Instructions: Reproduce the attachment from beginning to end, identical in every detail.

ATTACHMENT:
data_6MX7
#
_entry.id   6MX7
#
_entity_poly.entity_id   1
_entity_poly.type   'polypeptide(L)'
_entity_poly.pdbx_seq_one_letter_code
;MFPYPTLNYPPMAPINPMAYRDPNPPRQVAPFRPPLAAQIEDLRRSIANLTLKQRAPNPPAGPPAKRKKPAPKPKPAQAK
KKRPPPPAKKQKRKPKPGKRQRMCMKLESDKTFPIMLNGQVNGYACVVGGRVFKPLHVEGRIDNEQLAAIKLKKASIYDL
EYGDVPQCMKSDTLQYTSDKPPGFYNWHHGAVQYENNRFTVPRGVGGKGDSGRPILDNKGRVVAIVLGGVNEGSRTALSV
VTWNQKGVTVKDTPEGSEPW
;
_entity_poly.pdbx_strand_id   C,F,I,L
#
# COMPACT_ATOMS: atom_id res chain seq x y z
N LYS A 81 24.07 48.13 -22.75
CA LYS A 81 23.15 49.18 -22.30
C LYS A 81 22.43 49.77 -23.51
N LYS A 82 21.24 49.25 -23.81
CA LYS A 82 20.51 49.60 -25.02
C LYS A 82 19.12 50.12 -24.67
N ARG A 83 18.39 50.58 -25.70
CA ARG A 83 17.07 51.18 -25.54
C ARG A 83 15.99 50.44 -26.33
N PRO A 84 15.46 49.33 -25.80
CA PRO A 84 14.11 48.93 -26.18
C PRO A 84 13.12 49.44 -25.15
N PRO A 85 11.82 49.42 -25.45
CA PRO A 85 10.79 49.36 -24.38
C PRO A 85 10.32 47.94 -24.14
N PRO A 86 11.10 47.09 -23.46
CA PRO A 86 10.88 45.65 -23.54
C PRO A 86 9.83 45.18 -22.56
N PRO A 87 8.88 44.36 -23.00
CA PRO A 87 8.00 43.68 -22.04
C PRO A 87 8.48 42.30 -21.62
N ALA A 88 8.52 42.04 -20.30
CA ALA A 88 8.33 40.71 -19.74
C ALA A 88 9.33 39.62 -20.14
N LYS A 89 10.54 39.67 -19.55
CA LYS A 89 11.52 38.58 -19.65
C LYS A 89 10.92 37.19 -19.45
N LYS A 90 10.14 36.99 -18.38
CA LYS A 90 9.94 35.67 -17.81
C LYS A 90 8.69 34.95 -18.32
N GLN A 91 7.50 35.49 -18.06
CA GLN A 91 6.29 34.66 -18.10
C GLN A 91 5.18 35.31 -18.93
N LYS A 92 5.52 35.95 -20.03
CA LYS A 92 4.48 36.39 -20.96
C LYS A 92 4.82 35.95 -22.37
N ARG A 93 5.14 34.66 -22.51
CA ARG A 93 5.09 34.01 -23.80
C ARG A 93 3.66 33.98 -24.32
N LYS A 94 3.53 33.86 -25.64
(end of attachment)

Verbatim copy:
data_6MX7
#
_entry.id   6MX7
#
_entity_poly.entity_id   1
_entity_poly.type   'polypeptide(L)'
_entity_poly.pdbx_seq_one_letter_code
;MFPYPTLNYPPMAPINPMAYRDPNPPRQVAPFRPPLAAQIEDLRRSIANLTLKQRAPNPPAGPPAKRKKPAPKPKPAQAK
KKRPPPPAKKQKRKPKPGKRQRMCMKLESDKTFPIMLNGQVNGYACVVGGRVFKPLHVEGRIDNEQLAAIKLKKASIYDL
EYGDVPQCMKSDTLQYTSDKPPGFYNWHHGAVQYENNRFTVPRGVGGKGDSGRPILDNKGRVVAIVLGGVNEGSRTALSV
VTWNQKGVTVKDTPEGSEPW
;
_entity_poly.pdbx_strand_id   C,F,I,L
#
# COMPACT_ATOMS: atom_id res chain seq x y z
N LYS A 81 24.07 48.13 -22.75
CA LYS A 81 23.15 49.18 -22.30
C LYS A 81 22.43 49.77 -23.51
N LYS A 82 21.24 49.25 -23.81
CA LYS A 82 20.51 49.60 -25.02
C LYS A 82 19.12 50.12 -24.67
N ARG A 83 18.39 50.58 -25.70
CA ARG A 83 17.07 51.18 -25.54
C ARG A 83 15.99 50.44 -26.33
N PRO A 84 15.46 49.33 -25.80
CA PRO A 84 14.11 48.93 -26.18
C PRO A 84 13.12 49.44 -25.15
N PRO A 85 11.82 49.42 -25.45
CA PRO A 85 10.79 49.36 -24.38
C PRO A 85 10.32 47.94 -24.14
N PRO A 86 11.10 47.09 -23.46
CA PRO A 86 10.88 45.65 -23.54
C PRO A 86 9.83 45.18 -22.56
N PRO A 87 8.88 44.36 -23.00
CA PRO A 87 8.00 43.68 -22.04
C PRO A 87 8.48 42.30 -21.62
N ALA A 88 8.52 42.04 -20.30
CA ALA A 88 8.33 40.71 -19.74
C ALA A 88 9.33 39.62 -20.14
N LYS A 89 10.54 39.67 -19.55
CA LYS A 89 11.52 38.58 -19.65
C LYS A 89 10.92 37.19 -19.45
N LYS A 90 10.14 36.99 -18.38
CA LYS A 90 9.94 35.67 -17.81
C LYS A 90 8.69 34.95 -18.32
N GLN A 91 7.50 35.49 -18.06
CA GLN A 91 6.29 34.66 -18.10
C GLN A 91 5.18 35.31 -18.93
N LYS A 92 5.52 35.95 -20.03
CA LYS A 92 4.48 36.39 -20.96
C LYS A 92 4.82 35.95 -22.37
N ARG A 93 5.14 34.66 -22.51
CA ARG A 93 5.09 34.01 -23.80
C ARG A 93 3.66 33.98 -24.32
N LYS A 94 3.53 33.86 -25.64